SHANGHAI — Chinese e-commerce giant JD.com said Wednesday it halved its second-quarter net losses to $37.96 million as revenues grew 42 percent to 65.2 billion yuan, or $9.8 billion.
This represents a slight moderation in growth compared to the first quarter, when revenue grew 47.3 percent, and the continuation of a trend for slower growth from a higher base. JD.com saw 57 percent year-on-year growth in the fourth quarter of 2015 and a 62 percent year-on-year growth rate in the first quarter of last year.
As well as confronting a broader consumption slowdown in China, JD.com has also discontinued contracts with more than 22,000 merchants on its marketplace in the first half as part of a long-term strategy to boost marketplace quality. Executives warned that this move will result in significant slowdown in sales growth in the second and third quarters.
“These are lower quality merchants who, in the past, repeatedly violated some of our rules,” said chief financial officer Sidney Huang.
“The vast majority of these merchants do have transaction volume so by discontinuing contracts with these merchants, we did suffer some financial losses in the process,” chief executive officer Richard Liu explained, adding that JD.com has in the same period attracted a similar number of new merchants to its marketplace, though it would expect the new merchants to only achieve transaction volume after at least six months of operation.
“As a result the GMV [Gross Merchandise Volume] from our marketplace business will see a significant slowdown in the second and third quarters of this year but we believe these measures will improve our user experience and the integrity of our platform,” said Liu.
JD’s GMV for the three months ended June 30 increased 47 percent to 160.4 billion yuan, or $24.1 billion. In comparison, GMV in the first quarter of 2016 increased 55 percent on the year.
A major milestone for JD.com in the second quarter was its $1.5 billion “strategic alliance” with Wal-Mart, unveiled in June. The deal sees JD.com acquire ownership of Wal-Mart’s China-based Yihaodian online marketplace. In exchange, Wal-Mart received nearly 145 million newly issued JD.com Class A ordinary shares, representing about 5 percent of the Chinese e-tailer’s total shares.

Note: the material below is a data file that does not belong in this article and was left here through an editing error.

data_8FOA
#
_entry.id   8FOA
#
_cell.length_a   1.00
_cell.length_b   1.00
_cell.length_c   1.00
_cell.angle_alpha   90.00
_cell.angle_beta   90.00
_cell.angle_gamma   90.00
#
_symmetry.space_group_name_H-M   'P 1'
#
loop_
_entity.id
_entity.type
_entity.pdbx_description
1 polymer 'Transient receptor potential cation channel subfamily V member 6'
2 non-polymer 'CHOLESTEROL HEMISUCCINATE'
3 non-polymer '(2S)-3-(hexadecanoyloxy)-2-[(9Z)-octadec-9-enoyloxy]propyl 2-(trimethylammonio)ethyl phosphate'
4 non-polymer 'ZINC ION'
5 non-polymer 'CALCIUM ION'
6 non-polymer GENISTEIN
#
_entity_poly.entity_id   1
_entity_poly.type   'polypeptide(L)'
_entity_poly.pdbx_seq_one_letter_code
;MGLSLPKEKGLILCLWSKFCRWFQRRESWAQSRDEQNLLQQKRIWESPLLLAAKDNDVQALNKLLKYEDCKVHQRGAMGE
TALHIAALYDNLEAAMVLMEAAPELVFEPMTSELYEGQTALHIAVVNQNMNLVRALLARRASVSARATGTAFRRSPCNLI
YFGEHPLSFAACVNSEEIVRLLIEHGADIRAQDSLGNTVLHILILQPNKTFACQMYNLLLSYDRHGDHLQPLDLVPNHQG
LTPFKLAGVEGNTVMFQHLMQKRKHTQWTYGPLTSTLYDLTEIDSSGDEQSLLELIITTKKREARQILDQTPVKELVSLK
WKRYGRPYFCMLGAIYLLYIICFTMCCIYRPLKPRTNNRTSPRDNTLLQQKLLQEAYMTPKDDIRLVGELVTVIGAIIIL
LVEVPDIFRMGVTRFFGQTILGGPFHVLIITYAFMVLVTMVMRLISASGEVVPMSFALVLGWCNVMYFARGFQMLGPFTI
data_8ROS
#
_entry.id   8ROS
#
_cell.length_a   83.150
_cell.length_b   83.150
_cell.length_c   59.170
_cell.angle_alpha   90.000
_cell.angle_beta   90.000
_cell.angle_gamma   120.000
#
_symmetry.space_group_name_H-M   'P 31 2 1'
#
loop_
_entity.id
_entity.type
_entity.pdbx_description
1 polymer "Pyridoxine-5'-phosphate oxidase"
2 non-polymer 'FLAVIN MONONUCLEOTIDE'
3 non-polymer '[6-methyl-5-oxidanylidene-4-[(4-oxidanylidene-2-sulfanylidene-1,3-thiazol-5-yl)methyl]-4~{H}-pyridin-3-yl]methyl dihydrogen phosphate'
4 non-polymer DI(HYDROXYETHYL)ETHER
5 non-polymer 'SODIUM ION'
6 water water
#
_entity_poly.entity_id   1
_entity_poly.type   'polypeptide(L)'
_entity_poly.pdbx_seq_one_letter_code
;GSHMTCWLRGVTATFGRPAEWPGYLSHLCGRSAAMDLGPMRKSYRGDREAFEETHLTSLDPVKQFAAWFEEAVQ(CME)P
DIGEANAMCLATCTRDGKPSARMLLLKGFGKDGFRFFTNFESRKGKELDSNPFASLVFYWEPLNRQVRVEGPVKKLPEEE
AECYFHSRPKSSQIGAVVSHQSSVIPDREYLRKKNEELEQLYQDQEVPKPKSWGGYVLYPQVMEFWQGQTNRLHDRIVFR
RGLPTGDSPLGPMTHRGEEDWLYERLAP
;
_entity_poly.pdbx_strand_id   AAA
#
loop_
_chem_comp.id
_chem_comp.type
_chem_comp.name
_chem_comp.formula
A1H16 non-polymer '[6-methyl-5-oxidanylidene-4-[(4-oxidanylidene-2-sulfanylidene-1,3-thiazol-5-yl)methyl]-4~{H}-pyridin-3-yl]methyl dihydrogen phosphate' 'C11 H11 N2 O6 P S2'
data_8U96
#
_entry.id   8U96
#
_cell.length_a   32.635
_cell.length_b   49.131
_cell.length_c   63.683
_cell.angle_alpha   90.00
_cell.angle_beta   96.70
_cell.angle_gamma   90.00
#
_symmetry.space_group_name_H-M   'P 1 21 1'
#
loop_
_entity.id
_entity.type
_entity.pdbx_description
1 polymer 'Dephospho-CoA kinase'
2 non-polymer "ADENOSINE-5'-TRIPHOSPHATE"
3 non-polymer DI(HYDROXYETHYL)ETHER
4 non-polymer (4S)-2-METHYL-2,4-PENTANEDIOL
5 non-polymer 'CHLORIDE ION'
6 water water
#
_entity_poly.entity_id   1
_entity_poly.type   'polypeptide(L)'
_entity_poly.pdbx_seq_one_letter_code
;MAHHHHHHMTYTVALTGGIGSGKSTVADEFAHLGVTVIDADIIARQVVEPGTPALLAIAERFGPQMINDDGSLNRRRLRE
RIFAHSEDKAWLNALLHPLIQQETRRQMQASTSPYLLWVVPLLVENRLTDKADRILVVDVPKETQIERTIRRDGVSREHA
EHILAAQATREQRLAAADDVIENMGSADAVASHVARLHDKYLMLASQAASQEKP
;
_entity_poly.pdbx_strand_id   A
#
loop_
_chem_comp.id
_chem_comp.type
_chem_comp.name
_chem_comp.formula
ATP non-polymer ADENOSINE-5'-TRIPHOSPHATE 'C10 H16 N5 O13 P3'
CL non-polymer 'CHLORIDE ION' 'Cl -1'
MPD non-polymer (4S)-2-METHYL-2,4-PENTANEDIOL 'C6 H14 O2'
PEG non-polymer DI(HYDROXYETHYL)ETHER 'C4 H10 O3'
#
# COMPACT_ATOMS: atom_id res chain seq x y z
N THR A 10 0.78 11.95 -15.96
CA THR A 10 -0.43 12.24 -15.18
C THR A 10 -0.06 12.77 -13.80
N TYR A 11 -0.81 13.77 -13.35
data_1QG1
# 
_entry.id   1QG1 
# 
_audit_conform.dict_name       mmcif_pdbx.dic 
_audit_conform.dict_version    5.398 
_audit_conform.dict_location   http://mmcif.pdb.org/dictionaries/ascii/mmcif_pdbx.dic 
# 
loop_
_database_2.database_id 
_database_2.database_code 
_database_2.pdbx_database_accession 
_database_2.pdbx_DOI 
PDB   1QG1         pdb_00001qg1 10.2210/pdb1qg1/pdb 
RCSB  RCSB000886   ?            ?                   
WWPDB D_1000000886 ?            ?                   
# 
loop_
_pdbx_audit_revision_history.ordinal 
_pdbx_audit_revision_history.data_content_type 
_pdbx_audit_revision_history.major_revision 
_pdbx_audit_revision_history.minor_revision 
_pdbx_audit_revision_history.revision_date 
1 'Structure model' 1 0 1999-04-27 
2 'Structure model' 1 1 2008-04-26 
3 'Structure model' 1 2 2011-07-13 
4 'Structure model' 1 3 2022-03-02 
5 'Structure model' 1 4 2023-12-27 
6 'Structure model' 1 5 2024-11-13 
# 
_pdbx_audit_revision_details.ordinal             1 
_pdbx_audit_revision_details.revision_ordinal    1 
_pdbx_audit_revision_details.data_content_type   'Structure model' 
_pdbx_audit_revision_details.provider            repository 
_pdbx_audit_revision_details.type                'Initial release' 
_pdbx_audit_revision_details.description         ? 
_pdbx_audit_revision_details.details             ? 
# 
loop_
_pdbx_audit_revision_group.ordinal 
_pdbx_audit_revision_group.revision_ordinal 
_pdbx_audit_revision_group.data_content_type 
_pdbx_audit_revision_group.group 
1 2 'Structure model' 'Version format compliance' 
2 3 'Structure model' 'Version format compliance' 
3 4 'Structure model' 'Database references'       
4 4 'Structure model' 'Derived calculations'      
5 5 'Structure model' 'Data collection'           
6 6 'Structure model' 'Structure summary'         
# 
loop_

JD.com’s management expects to see system integration with Yihaodian completed in the third quarter and anticipates an estimated 1 billion yuan, or $150.7 million at current exchange, in related operating losses in the second half of 2016 due to operational and integration costs.
The company said its overall losses from operations for the second quarter came in at 358.2 million yuan, or $53.9 million.
Huang said that the Yihaodian operational and integration-related losses would be offset in the long-term by the GMV that will be picked up from the new acquisition, particularly in the fast-moving consumer goods categories that represent Yihaodian’s core business.
Meanwhile, the company said that JD Mall ceo Haoyu Shen will relocate to the United States later this year for family reasons. He will be taking on a new role as president of JD International, effective immediately.
Shen’s new responsibilities will include overseeing the company’s international and cross-border business, including the aforementioned alliance with Wal-Mart. JD said Shen will continue to report to Liu, while management members previously reporting to Shen will now report directly to Liu.
JD.com’s ceo opened Wednesday’s earnings call by praising Shen’s record as JD Mall ceo.
“Working with me over the last five years Haoyu has made outstanding contributions to the company. His new role will draw on his international experience and we look forward to his future contribution,” Liu said.
The number of users flocking to China’s second-largest e-commerce platform continued to grow, with annual active customer accounts increasing by 65 percent to 188.1 million in the 12 months ended June 30.
Huang also pointed out during the earnings call that JD.com’s free cash flow totaled 11 billion yuan, or $1.66 billion, for the 12 months to June 30, an increase of 67 percent.
“This strong cash flow is probably the best validation for the underlying strength of JD.com,” the cfo said.
In terms of category breakdowns, food and beverage proved to be the fastest growing segment of JD.com’s second quarter, followed by cosmetics and home wares.
Apparel and footwear retained their position as the largest category on the platform overall, with Huang saying that merchants in this category saw “well over 100 percent growth” in the second quarter.
JD.com’s fiercest rival, Alibaba, releases earnings Thursday.